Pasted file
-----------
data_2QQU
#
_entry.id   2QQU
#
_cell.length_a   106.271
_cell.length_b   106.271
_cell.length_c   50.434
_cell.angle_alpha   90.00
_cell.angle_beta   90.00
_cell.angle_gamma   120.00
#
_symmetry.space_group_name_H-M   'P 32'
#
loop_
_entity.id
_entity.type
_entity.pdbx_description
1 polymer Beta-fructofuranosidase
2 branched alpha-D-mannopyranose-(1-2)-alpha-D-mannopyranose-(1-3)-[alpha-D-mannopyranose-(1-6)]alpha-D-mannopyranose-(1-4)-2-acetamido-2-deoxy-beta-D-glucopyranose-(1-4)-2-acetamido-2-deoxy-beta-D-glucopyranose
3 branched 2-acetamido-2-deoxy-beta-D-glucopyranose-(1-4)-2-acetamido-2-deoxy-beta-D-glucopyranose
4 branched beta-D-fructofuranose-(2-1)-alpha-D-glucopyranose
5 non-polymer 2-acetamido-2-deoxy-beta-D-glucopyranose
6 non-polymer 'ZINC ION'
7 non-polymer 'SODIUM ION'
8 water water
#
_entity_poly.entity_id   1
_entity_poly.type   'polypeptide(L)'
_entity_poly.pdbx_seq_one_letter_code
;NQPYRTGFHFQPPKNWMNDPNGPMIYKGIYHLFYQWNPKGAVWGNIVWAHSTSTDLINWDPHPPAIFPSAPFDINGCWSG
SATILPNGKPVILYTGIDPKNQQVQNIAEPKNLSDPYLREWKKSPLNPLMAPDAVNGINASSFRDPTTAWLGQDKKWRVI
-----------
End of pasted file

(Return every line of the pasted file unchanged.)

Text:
data_2QQU
#
_entry.id   2QQU
#
_cell.length_a   106.271
_cell.length_b   106.271
_cell.length_c   50.434
_cell.angle_alpha   90.00
_cell.angle_beta   90.00
_cell.angle_gamma   120.00
#
_symmetry.space_group_name_H-M   'P 32'
#
loop_
_entity.id
_entity.type
_entity.pdbx_description
1 polymer Beta-fructofuranosidase
2 branched alpha-D-mannopyranose-(1-2)-alpha-D-mannopyranose-(1-3)-[alpha-D-mannopyranose-(1-6)]alpha-D-mannopyranose-(1-4)-2-acetamido-2-deoxy-beta-D-glucopyranose-(1-4)-2-acetamido-2-deoxy-beta-D-glucopyranose
3 branched 2-acetamido-2-deoxy-beta-D-glucopyranose-(1-4)-2-acetamido-2-deoxy-beta-D-glucopyranose
4 branched beta-D-fructofuranose-(2-1)-alpha-D-glucopyranose
5 non-polymer 2-acetamido-2-deoxy-beta-D-glucopyranose
6 non-polymer 'ZINC ION'
7 non-polymer 'SODIUM ION'
8 water water
#
_entity_poly.entity_id   1
_entity_poly.type   'polypeptide(L)'
_entity_poly.pdbx_seq_one_letter_code
;NQPYRTGFHFQPPKNWMNDPNGPMIYKGIYHLFYQWNPKGAVWGNIVWAHSTSTDLINWDPHPPAIFPSAPFDINGCWSG
SATILPNGKPVILYTGIDPKNQQVQNIAEPKNLSDPYLREWKKSPLNPLMAPDAVNGINASSFRDPTTAWLGQDKKWRVI